Through the Community Empowerment Project, Earthworks offers tools and support to residents like Allen who live on the front lines of oil and gas development. We use a specialized camera that allows us to see and document the air pollution endemic to facilities like the Dominion and ETP compressors. This technology, called Optical Gas Imaging (OGI), makes visible this normally invisible pollution, and is the same technology used by regulators like the Ohio EPA. After Allen saw OGI footage of the emissions he and his family were exposed to every day, he decided to start submitting formal complaints to the Ohio EPA.
A complaint is a way of officially reporting problems or concerns to regulators. Ohio EPA rules require that the agency investigate and respond to complaints from the public. Together, Allen and Earthworks staff submitted complaints to the Ohio EPA on each of the three facilities, and awaited their response.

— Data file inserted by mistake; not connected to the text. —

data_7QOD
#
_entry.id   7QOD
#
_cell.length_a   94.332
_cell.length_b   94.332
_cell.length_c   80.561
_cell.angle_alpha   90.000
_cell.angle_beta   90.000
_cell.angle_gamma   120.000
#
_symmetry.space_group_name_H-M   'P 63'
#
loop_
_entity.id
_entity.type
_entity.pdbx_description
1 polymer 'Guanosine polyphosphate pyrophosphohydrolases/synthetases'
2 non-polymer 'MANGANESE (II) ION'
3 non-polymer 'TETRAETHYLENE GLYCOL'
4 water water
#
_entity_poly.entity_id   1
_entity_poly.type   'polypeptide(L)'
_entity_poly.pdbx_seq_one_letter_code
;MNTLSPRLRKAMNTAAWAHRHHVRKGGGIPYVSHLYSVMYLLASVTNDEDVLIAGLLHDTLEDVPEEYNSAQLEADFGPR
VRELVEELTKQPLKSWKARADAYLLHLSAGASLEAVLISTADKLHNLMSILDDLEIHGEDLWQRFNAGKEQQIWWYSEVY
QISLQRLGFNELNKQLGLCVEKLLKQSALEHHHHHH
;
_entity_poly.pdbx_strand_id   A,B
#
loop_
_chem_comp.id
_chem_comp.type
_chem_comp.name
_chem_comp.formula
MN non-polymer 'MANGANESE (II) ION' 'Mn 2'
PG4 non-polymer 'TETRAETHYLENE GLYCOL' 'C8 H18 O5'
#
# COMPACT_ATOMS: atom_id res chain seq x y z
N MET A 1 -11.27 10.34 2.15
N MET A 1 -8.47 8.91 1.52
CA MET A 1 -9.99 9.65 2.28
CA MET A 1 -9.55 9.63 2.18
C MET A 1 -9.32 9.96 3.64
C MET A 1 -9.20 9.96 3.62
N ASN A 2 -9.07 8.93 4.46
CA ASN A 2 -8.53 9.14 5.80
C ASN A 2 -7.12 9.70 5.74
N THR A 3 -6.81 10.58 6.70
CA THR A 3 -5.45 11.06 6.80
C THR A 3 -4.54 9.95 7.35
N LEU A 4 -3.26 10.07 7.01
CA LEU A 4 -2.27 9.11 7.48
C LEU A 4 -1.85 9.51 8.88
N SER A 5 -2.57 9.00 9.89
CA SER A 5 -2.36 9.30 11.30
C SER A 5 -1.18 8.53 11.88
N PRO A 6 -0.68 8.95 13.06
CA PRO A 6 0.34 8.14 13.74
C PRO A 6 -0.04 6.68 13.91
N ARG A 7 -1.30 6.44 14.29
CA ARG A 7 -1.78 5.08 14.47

Meanwhile, with Earthworks' support, Allen incorporated new methods to document and share his observations. He began logging his family's health symptoms and measuring the noise pollution from the compressors with a phone app. He shared his family's story in a video interview conducted by Earthworks, and was featured in news stories by the Allegheny Front and local WTRF News.
Ohio EPA responded to the complaints by contacting the operators to ensure the facilities were running as permitted. They told us to contact the county health department, and later, the ODH–leading us in a frustrating circle, with those health agencies stating that oil and gas is not their purview and directing us back to Ohio EPA.